<p>Just got a Squier VI. I am having issues with the low E; it seems that if I want to get the intonation right, I have to back the saddle up so much that the protruding intonation adjustment screw gets in the way of the vibrating string. Did you notice this as an issue? I figure I will just grind it down at some point, but it seems like a fairly large oversight...</p>
<p>Exactly. I did the same thing. I mention it near the beginning of this Instructable, but I don't have any pictures: you need to adjust the neck pitch. If you haven't done this before, it really is easy. I used a short piece of a flat brass rod. It was 1mm thick, 8mm wide and about 35mm long. The key is to angle the neck back a little - and that in turn forces you to raise the bridge saddles and that's what keeps the strings from hitting the edge of the bridge. You could grind it, but because of the shallow string break angle, you still run the risk of the strings slipping out of the saddles while you play. If you study that first page of this Instructable, it goes over all of this.</p><p>Let me know how it turns out or if you figured out another way or if you have any other questions. Thanks and good luck!</p>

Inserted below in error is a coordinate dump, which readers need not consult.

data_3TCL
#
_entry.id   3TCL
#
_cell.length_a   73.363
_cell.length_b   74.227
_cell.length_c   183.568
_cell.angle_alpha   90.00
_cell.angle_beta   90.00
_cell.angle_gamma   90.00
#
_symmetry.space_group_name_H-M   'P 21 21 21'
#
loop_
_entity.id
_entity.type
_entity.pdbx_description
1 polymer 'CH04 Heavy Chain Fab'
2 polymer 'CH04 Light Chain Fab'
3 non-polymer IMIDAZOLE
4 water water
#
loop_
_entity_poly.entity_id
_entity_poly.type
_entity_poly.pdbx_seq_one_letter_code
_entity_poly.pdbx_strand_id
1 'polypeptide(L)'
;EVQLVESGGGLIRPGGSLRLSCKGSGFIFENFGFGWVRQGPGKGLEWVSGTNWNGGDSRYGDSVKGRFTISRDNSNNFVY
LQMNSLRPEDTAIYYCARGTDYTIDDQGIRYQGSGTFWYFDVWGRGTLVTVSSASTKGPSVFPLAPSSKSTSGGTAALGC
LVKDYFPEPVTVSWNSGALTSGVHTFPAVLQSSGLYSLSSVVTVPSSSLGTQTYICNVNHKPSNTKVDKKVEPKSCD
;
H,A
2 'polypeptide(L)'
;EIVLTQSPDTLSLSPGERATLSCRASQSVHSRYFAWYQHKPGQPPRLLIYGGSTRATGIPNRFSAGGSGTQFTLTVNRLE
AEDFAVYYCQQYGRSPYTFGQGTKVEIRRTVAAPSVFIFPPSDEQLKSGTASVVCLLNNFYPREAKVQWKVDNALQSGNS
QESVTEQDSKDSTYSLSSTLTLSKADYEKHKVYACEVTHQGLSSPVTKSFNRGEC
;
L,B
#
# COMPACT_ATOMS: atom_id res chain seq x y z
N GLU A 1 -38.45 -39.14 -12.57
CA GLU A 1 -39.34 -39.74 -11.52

Thanks for the fast reply! But I'm still concerned about that low E - because I have to pull the saddle so far back to gain proper intonation, it forces the end of that screw up in the air, like a cannon getting ready to fire, and it hits the vibrating string and makes a BZZZK sound. Maybe I'll just grind the one, and shim the neck as you suggested...?
<p>That's exactly that same problem I had. If you do the neck shim/etc, it takes care of all that. I fought with my Bass VI for a long time before I was able to figure out the many steps I needed to take of these same issues. </p>
<p>This article is fantastic! I mean literally if you do all these thinks it *will* be better.<br>Sure there are reservations like the wobbling bridge supports the trem, but then do you want an almost imperceptibly better trem or do you want to feel in touch with your instrument? your call, then chose whether to make the mod.<br>Similar with the string change, the strings are chosen to straddle the bass world &amp; the guitar world with some precision. if you add heavier strings it will sound and feel more bass like which is great for bassists. if you leave the strings as they are or go for baritone stings &amp; tune little higher you will have a more guitary experience. I know this because I already pay both &amp; always did. All I'm achiving here is to add more to the decision in what was a spectacularly helpful article I really appreciate existing.</p>